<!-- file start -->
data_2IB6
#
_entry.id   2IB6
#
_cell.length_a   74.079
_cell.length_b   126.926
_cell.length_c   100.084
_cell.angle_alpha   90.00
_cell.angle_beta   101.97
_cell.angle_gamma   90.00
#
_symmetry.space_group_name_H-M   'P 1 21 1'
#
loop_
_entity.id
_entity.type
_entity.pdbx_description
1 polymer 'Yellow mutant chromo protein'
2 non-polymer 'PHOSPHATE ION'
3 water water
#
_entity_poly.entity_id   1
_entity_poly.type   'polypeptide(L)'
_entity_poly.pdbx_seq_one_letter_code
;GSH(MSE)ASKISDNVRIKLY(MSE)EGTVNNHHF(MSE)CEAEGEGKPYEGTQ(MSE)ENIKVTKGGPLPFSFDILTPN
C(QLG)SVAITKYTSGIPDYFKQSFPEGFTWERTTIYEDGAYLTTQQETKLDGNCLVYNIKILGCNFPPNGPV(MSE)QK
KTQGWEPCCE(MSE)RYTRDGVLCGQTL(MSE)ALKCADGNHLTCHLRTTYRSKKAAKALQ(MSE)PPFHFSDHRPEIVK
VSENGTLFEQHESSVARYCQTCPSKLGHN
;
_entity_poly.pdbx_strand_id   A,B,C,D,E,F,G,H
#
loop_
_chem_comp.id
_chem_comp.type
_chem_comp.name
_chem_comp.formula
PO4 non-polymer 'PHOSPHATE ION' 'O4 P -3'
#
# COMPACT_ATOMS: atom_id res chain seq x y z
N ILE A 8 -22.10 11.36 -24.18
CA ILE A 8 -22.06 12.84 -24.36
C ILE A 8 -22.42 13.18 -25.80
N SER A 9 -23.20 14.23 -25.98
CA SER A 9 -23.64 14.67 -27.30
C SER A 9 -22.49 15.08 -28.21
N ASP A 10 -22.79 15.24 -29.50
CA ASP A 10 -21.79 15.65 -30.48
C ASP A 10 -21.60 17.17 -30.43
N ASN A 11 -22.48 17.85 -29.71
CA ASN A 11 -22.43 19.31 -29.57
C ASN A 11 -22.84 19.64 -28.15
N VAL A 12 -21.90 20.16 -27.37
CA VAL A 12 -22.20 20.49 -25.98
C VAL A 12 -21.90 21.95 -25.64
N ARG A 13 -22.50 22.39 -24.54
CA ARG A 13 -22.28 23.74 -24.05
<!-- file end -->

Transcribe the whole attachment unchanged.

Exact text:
data_2IB6
#
_entry.id   2IB6
#
_cell.length_a   74.079
_cell.length_b   126.926
_cell.length_c   100.084
_cell.angle_alpha   90.00
_cell.angle_beta   101.97
_cell.angle_gamma   90.00
#
_symmetry.space_group_name_H-M   'P 1 21 1'
#
loop_
_entity.id
_entity.type
_entity.pdbx_description
1 polymer 'Yellow mutant chromo protein'
2 non-polymer 'PHOSPHATE ION'
3 water water
#
_entity_poly.entity_id   1
_entity_poly.type   'polypeptide(L)'
_entity_poly.pdbx_seq_one_letter_code
;GSH(MSE)ASKISDNVRIKLY(MSE)EGTVNNHHF(MSE)CEAEGEGKPYEGTQ(MSE)ENIKVTKGGPLPFSFDILTPN
C(QLG)SVAITKYTSGIPDYFKQSFPEGFTWERTTIYEDGAYLTTQQETKLDGNCLVYNIKILGCNFPPNGPV(MSE)QK
KTQGWEPCCE(MSE)RYTRDGVLCGQTL(MSE)ALKCADGNHLTCHLRTTYRSKKAAKALQ(MSE)PPFHFSDHRPEIVK
VSENGTLFEQHESSVARYCQTCPSKLGHN
;
_entity_poly.pdbx_strand_id   A,B,C,D,E,F,G,H
#
loop_
_chem_comp.id
_chem_comp.type
_chem_comp.name
_chem_comp.formula
PO4 non-polymer 'PHOSPHATE ION' 'O4 P -3'
#
# COMPACT_ATOMS: atom_id res chain seq x y z
N ILE A 8 -22.10 11.36 -24.18
CA ILE A 8 -22.06 12.84 -24.36
C ILE A 8 -22.42 13.18 -25.80
N SER A 9 -23.20 14.23 -25.98
CA SER A 9 -23.64 14.67 -27.30
C SER A 9 -22.49 15.08 -28.21
N ASP A 10 -22.79 15.24 -29.50
CA ASP A 10 -21.79 15.65 -30.48
C ASP A 10 -21.60 17.17 -30.43
N ASN A 11 -22.48 17.85 -29.71
CA ASN A 11 -22.43 19.31 -29.57
C ASN A 11 -22.84 19.64 -28.15
N VAL A 12 -21.90 20.16 -27.37
CA VAL A 12 -22.20 20.49 -25.98
C VAL A 12 -21.90 21.95 -25.64
N ARG A 13 -22.50 22.39 -24.54
CA ARG A 13 -22.28 23.74 -24.05